Empire Mall – one of the first few malls in Mangalore is a ghost building now

Mangalore was a much different place back then. There were no Malls, no fast food chains, no fly overs, no multiplexes, no retail stores, and the likes you would associate as a sign of development in modern India. Back then, Mangalore was a sleepy town. The roads here were motorable, and the vehicles so scarce that I remember people would play cricket on the streets without the fear of being run over. This was a time when vehicles had different colourings on their number plates. Mangalore had just been promoted to the status of a “city” from a “town”. People never used to go to Big Bazaar or Spar or More. People would just go to the nearest grocer and buy whatever was needed to carry on life.

Branded stuff was a distant dream. If you were that well off back then, you would have to travel to Bangalore to buy such things. Trips to Bangalore were a reward for a good school term. Bangalore which was at the cusp of it’s IT revolution, had the best of things that us Mangaloreans would crave for: Pizza Hut, KFC, Baskin Robbins (which would later open on a small-scale), Domino’s, McDonald’s, etc. People who had shoe sizes greater than size 9 would have had to travel to Bangalore just to buy a decent pair of shoes (I remember doing this until my 9th STD). In Mangalore, there were no hang outs as such. Hanging out meant travelling to a beach on a cool Sunday evening. Or sitting near Sultan Battery, flinging rocks into the Gurpur River, as the orange disc of the Sun faded into oblivion, only to the rise again the next day. Eating chaats like Bhelpuri, Dahipuri, Charmuri and the likes was a way to pass time when School got out. Treating your friends to such things, a sign of having surplus cash.

Night Outs meant going to some decent restaurant, and bars were frowned upon. The best way to culminate an outing would have been to travel to Pabba’s, and have their world famous Gad-Bad, not the horrendous imitations that you see everywhere else. There was no DTH, no international TV channels. Just Star, Zee, DD, Cartoon Network and the likes. Growing up watching all those vintage tv shows, makes me all the more bitter when I see TV these days. Things back then were much simpler, with less worries about plans for leisure, and more worries about the next power cut. Inverters weren’t as common as they are now either. Primitive yes, but that was 90’s Mangalore for you.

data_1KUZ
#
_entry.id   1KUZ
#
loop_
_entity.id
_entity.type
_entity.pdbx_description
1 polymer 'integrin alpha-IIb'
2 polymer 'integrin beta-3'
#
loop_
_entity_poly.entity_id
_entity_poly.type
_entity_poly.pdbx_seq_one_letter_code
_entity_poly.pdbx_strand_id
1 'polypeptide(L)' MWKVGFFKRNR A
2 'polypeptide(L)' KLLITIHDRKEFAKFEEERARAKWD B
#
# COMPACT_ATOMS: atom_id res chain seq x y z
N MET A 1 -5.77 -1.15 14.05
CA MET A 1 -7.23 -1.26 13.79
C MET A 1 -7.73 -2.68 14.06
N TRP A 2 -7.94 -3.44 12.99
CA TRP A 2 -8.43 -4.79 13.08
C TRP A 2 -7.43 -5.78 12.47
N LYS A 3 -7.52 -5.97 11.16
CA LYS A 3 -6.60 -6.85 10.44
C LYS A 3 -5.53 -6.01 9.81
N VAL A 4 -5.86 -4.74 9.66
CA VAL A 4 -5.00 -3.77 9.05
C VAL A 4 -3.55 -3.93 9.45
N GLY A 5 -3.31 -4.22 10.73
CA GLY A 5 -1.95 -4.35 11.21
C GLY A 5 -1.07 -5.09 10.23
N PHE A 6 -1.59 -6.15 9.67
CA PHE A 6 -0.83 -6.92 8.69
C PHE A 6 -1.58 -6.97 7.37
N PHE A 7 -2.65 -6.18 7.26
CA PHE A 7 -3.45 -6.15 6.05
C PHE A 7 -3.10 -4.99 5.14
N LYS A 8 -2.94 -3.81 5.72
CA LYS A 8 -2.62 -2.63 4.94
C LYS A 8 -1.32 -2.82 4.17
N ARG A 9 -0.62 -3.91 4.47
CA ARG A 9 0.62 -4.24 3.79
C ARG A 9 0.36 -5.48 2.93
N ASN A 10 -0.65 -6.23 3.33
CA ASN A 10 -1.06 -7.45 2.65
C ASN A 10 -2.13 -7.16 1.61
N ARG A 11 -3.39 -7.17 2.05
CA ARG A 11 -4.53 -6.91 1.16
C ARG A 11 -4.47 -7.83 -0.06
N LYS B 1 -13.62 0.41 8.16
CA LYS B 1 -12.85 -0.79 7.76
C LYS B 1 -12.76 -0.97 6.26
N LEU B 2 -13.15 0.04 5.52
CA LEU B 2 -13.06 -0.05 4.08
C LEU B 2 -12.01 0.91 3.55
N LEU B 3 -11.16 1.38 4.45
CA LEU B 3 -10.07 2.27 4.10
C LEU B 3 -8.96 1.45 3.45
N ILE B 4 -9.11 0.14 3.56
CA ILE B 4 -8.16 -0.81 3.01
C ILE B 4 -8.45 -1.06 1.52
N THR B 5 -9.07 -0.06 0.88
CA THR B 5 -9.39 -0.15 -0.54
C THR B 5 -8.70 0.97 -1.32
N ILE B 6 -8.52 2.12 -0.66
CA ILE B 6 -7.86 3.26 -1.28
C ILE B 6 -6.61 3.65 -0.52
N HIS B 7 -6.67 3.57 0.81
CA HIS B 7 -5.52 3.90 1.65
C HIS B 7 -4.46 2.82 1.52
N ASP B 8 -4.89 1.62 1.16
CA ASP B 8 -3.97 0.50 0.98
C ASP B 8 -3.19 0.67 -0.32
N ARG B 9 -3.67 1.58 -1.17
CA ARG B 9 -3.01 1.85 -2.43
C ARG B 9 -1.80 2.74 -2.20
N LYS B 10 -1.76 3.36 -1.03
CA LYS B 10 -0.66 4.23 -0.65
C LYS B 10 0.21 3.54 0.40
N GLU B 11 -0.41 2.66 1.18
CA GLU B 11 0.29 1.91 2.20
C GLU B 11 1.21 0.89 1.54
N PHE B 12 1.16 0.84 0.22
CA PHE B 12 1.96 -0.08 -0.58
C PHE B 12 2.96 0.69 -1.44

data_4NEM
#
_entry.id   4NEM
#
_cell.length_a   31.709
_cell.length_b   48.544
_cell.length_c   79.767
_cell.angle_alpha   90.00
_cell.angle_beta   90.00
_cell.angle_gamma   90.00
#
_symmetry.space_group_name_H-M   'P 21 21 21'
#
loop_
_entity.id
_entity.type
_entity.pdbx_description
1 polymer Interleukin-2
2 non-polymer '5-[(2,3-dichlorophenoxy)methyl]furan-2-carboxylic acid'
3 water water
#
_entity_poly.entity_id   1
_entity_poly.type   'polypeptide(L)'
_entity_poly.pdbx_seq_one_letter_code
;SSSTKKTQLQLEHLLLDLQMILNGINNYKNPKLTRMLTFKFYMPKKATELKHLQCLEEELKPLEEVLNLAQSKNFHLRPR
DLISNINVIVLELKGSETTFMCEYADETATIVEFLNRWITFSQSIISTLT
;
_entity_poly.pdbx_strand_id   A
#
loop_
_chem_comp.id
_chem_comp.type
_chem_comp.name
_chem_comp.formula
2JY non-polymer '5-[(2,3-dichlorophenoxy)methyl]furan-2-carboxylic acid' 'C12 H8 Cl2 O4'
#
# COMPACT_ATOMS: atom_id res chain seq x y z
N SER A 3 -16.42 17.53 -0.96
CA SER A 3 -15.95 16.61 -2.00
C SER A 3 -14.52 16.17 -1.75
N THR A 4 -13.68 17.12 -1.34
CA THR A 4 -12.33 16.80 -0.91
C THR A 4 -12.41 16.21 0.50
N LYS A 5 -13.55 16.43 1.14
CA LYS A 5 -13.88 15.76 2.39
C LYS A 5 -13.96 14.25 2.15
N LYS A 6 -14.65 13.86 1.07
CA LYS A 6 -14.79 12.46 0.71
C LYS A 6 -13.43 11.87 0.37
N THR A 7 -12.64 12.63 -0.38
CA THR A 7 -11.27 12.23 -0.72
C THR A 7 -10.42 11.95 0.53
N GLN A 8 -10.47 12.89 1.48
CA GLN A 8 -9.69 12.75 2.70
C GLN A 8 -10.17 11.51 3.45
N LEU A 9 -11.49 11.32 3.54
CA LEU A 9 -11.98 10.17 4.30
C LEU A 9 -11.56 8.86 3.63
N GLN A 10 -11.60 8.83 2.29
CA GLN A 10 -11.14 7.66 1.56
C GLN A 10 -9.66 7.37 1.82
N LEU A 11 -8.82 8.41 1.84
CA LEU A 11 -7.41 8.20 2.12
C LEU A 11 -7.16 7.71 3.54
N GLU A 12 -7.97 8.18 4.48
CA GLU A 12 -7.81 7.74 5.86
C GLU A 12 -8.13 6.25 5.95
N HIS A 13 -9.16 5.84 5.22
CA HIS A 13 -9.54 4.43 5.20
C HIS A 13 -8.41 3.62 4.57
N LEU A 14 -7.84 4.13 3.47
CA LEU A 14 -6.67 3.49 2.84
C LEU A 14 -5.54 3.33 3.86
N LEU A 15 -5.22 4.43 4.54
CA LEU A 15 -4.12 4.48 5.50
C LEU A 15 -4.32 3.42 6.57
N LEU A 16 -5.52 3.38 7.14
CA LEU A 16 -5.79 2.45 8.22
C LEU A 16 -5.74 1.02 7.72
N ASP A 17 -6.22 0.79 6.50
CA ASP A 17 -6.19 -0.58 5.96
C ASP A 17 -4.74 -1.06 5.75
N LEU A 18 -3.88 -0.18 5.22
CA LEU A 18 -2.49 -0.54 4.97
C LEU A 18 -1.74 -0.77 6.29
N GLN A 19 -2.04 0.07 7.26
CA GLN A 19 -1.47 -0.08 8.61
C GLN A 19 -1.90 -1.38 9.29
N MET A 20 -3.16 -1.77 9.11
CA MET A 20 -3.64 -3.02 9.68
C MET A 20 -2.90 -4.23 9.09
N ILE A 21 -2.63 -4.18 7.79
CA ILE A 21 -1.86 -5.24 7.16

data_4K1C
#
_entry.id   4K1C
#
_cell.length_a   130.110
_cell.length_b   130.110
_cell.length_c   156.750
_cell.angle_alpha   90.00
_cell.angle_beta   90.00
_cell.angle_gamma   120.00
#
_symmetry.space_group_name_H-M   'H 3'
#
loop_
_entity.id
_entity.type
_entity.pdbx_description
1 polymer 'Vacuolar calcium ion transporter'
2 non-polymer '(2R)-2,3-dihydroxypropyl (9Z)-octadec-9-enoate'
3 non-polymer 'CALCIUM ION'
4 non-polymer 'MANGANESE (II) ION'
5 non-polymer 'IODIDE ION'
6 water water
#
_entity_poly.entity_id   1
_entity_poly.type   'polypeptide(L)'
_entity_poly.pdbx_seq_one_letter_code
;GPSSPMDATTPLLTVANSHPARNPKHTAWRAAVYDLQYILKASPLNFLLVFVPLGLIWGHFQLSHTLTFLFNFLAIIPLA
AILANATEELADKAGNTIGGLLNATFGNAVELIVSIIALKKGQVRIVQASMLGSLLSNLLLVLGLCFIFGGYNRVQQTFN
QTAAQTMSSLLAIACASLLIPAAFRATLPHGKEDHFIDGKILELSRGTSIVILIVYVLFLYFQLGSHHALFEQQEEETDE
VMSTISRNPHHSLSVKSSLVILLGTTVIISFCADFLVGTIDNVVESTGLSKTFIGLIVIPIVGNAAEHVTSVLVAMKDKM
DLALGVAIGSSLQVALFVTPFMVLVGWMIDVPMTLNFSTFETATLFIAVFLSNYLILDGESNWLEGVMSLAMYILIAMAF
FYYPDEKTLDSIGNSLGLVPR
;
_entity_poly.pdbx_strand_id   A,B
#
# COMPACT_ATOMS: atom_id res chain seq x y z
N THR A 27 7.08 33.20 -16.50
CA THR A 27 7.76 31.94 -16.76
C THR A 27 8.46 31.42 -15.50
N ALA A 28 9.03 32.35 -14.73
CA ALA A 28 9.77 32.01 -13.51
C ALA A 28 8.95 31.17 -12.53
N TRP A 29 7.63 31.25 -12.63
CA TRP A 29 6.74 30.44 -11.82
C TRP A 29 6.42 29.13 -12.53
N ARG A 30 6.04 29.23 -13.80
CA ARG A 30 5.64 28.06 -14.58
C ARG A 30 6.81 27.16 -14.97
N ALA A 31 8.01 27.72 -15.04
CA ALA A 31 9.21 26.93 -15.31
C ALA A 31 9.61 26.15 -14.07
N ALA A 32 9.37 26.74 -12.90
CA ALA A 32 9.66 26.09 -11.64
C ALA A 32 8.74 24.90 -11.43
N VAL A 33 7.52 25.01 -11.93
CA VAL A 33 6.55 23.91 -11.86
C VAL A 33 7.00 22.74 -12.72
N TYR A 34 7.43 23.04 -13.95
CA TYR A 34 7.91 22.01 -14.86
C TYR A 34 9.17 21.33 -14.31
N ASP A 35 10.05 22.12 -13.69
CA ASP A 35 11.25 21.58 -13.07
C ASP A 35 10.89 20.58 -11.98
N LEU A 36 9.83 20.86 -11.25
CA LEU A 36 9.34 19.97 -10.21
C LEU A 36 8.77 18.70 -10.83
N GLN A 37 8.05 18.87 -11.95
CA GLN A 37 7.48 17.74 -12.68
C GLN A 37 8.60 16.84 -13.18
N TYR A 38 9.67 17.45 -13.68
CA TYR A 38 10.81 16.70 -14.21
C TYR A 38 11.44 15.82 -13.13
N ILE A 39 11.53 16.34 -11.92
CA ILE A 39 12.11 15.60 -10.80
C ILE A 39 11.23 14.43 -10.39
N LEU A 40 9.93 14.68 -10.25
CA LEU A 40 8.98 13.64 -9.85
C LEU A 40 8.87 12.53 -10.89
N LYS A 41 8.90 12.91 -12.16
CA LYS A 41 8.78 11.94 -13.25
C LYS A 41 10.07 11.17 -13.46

Just the other day, at a circulating library, I overheard a kid pleading with his mother to buy him a Chhota Bheem Comic. Chhota Bheem? I know right, kids these days! You gotta pity them! I turned around, and I saw him there, in his clothes from Lilliput, with shoes from Reebok (forget Reebok, having shoes with glowing lights was the it thing in my time) , holding a Baskin Robbin’s cone in one hand, and a fast track watch on the other (I still remember having a Dash! watch was all the rage back then). His much harried mother, holding bags from Lifestyle (whatever happened to children’s corner?) trying to keep him in check while furiously typing some message on her BlackBerry while her sunglasses threatened to fall any moment from their perch on her forehead.

I would remember how this was a sign of opulence back in the 90’s. Now, it’s just a sign of the burgeoning upper middle class. The Mangalore as I knew it was dying. And a pseudo modern Mangalore, with all it’s small town pettiness, with an increasingly communal atmosphere and tensions underneath all that cosmopolitan attitude is replacing it.

Mangalore is dying folks. Mangaluru is replacing it. Pay homage.

About Vinayak Prabhu 19 Articles
Change cant be given to you everytime. You yourself must bring change. A Student at the Manipal Institute of Technology